Androidtech - Sunday, April 28, 2013 - linkFor all of you talking about removable batteries. I have both the Galaxy S3 and the HTC EVO 4g LTE. Out of these two phones the Galaxy S3 is my primary phone while the HTC Evo tags along and gets used randomly when I think about it. This is because I use my phone constantly and I stream podcast all day long at work to a bluetooth speaker. When I run one battery down I just pop in the other one and start charging the backup with the handy dandy Sammy battery/charger combo pack. Since my job is one that I am always on the move this is a great feature for me. I build oilfield pump packages and rebuild Industrial gearboxes like those used in ships and sugar mills.The ones in the ship turn the giant propellers and the ones in the sugar mills turn giant grinders. I also do welding and fabrication. So in a job like this I am always getting tools and moving from one part of a project to the next part or the next project. I am almost always standing up. This is much different than an office job where I could just plug my phone in at my desk. Even then why would I want a wire attached to my phone. Personally I would prefer a metal phone with a mechanically removable back maybe like the HTC Amaze 4g. Also as far as the case discussion goes There is no way I would use either of my phones with out a case and screen protector especially in my work environment. I like to keep my devices in top shape so when I am ready to get a new one next year I can sell it for top dollar or hand it over to my wife so I can use her upgrade again. That way I can say hey baby here is a nice phone and it still looks brand new ! She does not care about the latest and greatest or the fact that she is a year or two behind current technology and I always have the newest thing out since I am rotating 4 upgrades if you include my stepsons phone. You see there really is no reason to argue or try to decide which phone is better just get one HTC phone and one Samsung phone and enjoy the different qualities that each brings forth. Just be the one that pays for the famliy mobile Bill and you too can use everyones upgrade and stay on top of the cutting edge handset race. Works for me !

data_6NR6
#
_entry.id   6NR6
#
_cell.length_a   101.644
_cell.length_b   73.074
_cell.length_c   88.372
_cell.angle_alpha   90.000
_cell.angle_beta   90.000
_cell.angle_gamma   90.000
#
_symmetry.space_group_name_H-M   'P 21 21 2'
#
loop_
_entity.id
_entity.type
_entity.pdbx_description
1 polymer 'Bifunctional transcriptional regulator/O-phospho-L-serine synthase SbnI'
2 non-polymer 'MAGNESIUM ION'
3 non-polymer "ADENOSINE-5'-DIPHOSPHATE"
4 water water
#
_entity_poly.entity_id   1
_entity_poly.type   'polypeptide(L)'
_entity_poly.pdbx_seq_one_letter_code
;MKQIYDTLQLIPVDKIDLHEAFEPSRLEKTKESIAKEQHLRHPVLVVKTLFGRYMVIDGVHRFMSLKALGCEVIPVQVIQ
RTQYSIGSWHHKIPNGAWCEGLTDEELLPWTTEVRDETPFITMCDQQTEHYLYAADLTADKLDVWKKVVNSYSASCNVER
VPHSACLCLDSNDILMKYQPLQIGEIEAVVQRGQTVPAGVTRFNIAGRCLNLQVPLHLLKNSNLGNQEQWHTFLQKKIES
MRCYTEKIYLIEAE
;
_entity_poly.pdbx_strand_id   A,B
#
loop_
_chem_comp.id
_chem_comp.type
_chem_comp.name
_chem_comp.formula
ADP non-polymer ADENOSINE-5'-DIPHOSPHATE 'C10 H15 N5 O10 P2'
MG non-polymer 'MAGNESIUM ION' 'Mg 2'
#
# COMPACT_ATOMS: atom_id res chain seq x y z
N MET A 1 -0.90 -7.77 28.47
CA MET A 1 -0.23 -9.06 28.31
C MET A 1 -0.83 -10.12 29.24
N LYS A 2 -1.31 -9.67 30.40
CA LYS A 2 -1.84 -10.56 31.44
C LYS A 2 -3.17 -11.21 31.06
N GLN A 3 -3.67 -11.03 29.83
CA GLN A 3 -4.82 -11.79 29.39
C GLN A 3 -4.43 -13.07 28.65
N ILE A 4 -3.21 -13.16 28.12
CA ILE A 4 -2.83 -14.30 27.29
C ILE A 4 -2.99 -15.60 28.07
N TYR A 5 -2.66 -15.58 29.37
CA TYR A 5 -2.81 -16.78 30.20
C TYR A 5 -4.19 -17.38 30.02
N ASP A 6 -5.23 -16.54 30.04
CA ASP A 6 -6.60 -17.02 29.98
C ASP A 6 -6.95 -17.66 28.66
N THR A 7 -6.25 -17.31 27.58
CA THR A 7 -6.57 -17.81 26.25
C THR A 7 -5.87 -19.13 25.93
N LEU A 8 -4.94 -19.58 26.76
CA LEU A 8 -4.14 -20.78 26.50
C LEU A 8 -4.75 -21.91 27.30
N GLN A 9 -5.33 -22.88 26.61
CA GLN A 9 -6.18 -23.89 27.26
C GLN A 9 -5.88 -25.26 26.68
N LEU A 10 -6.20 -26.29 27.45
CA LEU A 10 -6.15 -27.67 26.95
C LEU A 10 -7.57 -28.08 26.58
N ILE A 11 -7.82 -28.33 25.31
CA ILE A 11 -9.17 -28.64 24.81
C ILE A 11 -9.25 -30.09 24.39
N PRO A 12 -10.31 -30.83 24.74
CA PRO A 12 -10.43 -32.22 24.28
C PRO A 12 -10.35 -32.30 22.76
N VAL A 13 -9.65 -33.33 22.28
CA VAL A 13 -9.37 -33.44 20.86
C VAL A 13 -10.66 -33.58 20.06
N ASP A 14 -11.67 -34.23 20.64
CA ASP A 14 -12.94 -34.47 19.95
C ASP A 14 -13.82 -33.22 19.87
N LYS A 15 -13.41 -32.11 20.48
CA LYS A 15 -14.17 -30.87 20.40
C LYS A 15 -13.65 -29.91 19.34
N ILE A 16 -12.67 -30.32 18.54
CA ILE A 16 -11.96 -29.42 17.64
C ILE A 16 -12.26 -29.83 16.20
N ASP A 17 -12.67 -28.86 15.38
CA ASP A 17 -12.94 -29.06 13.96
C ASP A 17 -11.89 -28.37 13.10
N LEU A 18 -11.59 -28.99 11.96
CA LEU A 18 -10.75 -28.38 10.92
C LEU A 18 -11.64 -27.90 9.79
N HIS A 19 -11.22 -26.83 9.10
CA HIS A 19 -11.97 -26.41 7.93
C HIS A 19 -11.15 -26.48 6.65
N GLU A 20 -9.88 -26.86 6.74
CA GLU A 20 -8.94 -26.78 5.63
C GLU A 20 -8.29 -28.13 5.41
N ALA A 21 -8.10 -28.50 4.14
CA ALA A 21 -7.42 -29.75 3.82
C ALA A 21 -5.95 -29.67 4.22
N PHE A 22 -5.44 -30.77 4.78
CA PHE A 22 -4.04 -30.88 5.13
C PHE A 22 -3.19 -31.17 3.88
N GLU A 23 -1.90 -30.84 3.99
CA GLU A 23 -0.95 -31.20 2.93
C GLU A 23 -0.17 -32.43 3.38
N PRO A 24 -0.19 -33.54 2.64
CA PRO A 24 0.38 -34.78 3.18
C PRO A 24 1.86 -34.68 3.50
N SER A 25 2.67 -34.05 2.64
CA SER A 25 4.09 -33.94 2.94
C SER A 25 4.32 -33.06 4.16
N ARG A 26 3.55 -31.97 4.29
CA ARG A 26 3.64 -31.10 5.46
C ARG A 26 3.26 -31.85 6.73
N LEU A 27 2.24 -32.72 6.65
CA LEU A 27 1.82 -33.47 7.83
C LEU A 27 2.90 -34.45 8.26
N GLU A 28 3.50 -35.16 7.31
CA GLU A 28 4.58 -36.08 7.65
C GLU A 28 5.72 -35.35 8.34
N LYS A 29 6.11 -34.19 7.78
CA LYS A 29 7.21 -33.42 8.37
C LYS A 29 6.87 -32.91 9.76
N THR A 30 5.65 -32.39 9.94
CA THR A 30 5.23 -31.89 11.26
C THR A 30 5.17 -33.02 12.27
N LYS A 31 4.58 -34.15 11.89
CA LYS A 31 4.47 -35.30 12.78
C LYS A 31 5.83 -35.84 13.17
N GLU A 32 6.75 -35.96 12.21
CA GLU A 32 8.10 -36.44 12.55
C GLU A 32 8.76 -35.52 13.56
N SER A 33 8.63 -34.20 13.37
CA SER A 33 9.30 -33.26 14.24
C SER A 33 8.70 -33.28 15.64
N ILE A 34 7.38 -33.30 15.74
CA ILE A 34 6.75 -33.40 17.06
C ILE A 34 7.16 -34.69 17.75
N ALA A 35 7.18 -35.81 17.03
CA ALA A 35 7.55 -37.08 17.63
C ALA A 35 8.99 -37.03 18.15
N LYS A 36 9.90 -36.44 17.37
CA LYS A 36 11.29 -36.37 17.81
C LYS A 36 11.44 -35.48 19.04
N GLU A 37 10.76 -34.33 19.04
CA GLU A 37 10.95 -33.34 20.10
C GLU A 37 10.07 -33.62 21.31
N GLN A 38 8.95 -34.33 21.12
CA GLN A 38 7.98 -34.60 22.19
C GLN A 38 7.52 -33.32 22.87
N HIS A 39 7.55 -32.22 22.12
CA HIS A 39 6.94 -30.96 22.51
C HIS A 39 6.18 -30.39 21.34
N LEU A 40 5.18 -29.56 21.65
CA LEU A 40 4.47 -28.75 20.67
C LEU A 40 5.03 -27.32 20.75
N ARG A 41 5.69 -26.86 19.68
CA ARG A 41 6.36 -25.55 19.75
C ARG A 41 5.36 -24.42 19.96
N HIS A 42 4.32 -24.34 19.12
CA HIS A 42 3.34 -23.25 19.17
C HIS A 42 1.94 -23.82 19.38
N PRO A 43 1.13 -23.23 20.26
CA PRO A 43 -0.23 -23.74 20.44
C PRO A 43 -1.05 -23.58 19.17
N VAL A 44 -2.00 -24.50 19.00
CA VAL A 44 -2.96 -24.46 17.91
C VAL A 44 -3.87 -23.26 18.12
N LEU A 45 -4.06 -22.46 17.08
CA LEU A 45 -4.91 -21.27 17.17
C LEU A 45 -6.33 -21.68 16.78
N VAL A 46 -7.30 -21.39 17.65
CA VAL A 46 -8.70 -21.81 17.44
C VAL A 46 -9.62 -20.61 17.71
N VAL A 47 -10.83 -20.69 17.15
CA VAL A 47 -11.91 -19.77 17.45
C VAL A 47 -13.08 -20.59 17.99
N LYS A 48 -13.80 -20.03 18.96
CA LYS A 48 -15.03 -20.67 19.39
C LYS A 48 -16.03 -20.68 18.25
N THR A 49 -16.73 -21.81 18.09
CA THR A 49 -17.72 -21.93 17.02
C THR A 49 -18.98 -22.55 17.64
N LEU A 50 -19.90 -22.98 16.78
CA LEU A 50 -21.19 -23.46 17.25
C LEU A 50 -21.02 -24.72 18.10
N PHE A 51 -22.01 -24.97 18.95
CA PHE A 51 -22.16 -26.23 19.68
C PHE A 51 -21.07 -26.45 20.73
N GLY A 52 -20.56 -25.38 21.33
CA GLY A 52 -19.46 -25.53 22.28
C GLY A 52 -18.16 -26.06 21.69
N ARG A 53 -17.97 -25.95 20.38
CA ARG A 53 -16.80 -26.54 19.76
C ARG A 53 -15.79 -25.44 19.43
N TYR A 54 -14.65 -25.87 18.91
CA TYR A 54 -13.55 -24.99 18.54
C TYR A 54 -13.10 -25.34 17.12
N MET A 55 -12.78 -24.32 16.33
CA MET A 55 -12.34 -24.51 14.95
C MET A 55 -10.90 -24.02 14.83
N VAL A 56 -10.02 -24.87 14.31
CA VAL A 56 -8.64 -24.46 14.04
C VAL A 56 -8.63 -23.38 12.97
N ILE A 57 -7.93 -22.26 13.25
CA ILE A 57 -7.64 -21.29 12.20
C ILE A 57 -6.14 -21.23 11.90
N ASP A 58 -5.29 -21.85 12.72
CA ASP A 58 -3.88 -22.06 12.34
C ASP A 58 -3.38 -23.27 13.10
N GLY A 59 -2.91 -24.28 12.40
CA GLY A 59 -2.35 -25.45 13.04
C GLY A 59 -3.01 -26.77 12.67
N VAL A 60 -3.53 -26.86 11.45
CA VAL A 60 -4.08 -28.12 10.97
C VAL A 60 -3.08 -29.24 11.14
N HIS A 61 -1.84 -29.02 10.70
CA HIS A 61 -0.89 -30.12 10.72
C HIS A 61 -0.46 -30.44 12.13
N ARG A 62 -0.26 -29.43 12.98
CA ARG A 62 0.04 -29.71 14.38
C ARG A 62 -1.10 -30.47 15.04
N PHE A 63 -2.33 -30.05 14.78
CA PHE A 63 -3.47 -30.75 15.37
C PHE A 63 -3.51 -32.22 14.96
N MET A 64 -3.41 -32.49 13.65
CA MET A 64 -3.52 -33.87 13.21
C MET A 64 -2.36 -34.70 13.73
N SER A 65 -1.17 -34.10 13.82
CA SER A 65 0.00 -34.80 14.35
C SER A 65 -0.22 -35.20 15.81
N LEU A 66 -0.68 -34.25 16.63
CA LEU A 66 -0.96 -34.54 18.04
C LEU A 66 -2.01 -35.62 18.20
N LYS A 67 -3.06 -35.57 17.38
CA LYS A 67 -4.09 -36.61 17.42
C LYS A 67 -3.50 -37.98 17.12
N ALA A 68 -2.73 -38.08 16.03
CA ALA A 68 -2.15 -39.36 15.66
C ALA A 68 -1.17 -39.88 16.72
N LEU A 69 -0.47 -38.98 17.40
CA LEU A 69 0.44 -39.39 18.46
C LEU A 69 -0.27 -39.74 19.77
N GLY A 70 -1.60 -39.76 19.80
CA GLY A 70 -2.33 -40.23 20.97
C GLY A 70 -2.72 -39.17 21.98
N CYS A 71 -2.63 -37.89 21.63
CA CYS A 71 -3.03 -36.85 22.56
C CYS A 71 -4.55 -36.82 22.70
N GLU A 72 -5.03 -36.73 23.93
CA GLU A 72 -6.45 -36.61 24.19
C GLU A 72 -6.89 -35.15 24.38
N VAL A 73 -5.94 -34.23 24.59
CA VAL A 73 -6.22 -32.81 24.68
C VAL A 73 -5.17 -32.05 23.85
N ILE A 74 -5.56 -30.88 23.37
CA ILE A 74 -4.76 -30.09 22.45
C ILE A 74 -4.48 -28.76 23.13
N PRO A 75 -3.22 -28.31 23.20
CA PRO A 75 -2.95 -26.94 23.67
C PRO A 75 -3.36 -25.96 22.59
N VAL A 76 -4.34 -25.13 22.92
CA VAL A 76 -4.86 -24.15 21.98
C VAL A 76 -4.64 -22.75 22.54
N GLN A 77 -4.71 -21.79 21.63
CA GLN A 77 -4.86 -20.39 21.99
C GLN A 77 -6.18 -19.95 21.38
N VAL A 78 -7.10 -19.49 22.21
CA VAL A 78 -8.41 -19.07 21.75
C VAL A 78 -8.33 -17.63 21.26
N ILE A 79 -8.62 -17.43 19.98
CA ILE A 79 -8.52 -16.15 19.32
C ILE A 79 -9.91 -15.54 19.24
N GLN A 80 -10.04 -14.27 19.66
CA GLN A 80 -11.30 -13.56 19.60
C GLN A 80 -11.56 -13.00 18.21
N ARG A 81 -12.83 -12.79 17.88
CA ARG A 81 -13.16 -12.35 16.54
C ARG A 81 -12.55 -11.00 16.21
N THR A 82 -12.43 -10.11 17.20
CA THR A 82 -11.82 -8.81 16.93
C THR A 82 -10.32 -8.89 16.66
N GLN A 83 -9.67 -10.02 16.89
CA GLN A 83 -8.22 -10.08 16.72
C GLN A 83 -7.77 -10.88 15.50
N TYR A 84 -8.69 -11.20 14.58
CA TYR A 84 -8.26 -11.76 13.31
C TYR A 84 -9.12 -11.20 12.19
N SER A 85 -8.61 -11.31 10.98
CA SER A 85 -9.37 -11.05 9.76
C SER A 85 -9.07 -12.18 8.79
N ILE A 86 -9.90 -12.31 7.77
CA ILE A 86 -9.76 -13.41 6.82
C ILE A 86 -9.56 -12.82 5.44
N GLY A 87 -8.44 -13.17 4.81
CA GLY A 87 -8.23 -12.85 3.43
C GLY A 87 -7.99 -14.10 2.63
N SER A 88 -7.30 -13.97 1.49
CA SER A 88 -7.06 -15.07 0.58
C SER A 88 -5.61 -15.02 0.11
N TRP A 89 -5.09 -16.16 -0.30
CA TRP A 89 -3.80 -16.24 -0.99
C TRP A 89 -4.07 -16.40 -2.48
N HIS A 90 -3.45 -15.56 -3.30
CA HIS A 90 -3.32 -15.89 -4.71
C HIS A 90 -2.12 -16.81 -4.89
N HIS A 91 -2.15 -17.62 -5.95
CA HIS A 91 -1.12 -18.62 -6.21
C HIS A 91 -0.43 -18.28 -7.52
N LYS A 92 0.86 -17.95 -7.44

Dug - Monday, April 29, 2013 - linkI don't know anyone or have seen anyone that changes their battery. In a company of 200 tech geeks I would think that this would be the majority and probably why HTC went away from it.
TedKord - Thursday, May 2, 2013 - linkI'm a very heavy user. Hours of streaming Netflix, surfing endlessly. I can carry a second battery, and just swap out when the first runs down. I don't have to worry about carrying a plug,
So to answer your question, I have at times swapped out my battery every day for months on end. Now, I'm rocking a 4500mah extended battery, and I always make it through the day.
I have a buddy at work who had an iPhone 4s, and it's battery had nearly died. He was getting a couple of hours max, but was out of warranty. He'd have killed for a swappable battery. Instead, after using my SGS3 and being impressed, he went out and got a Note 2, and left Apple all together. He hasn't regretted it a bit.
RiotSloth - Saturday, May 11, 2013 - linkAlthough you can change the battery in an iPhone fairly easily... or he could buy a mophie. I think everything has been said now about batteries - to some people it matters, to others it doesn't.